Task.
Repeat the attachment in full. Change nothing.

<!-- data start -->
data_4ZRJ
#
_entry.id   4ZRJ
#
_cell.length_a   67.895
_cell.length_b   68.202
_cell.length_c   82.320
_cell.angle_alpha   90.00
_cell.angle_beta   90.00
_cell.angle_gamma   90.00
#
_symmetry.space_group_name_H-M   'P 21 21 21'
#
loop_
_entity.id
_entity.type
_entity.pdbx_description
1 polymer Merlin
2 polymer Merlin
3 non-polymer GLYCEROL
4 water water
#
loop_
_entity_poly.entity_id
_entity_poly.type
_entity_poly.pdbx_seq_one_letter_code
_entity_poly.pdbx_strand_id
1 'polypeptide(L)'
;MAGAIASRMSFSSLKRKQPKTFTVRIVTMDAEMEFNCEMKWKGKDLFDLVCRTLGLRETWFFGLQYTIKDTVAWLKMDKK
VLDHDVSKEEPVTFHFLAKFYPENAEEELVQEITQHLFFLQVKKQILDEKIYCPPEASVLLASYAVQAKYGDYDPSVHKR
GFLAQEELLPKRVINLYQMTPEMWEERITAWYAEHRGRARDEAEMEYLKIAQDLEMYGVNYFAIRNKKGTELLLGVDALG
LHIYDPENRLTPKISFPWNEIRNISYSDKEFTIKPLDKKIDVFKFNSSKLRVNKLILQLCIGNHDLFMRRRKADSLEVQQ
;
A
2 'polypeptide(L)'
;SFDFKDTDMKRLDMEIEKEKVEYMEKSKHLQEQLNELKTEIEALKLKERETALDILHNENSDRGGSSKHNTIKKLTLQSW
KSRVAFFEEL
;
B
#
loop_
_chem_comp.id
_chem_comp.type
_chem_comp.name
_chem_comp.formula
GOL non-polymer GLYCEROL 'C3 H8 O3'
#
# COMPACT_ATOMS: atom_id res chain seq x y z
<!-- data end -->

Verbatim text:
data_4ZRJ
#
_entry.id   4ZRJ
#
_cell.length_a   67.895
_cell.length_b   68.202
_cell.length_c   82.320
_cell.angle_alpha   90.00
_cell.angle_beta   90.00
_cell.angle_gamma   90.00
#
_symmetry.space_group_name_H-M   'P 21 21 21'
#
loop_
_entity.id
_entity.type
_entity.pdbx_description
1 polymer Merlin
2 polymer Merlin
3 non-polymer GLYCEROL
4 water water
#
loop_
_entity_poly.entity_id
_entity_poly.type
_entity_poly.pdbx_seq_one_letter_code
_entity_poly.pdbx_strand_id
1 'polypeptide(L)'
;MAGAIASRMSFSSLKRKQPKTFTVRIVTMDAEMEFNCEMKWKGKDLFDLVCRTLGLRETWFFGLQYTIKDTVAWLKMDKK
VLDHDVSKEEPVTFHFLAKFYPENAEEELVQEITQHLFFLQVKKQILDEKIYCPPEASVLLASYAVQAKYGDYDPSVHKR
GFLAQEELLPKRVINLYQMTPEMWEERITAWYAEHRGRARDEAEMEYLKIAQDLEMYGVNYFAIRNKKGTELLLGVDALG
LHIYDPENRLTPKISFPWNEIRNISYSDKEFTIKPLDKKIDVFKFNSSKLRVNKLILQLCIGNHDLFMRRRKADSLEVQQ
;
A
2 'polypeptide(L)'
;SFDFKDTDMKRLDMEIEKEKVEYMEKSKHLQEQLNELKTEIEALKLKERETALDILHNENSDRGGSSKHNTIKKLTLQSW
KSRVAFFEEL
;
B
#
loop_
_chem_comp.id
_chem_comp.type
_chem_comp.name
_chem_comp.formula
GOL non-polymer GLYCEROL 'C3 H8 O3'
#
# COMPACT_ATOMS: atom_id res chain seq x y z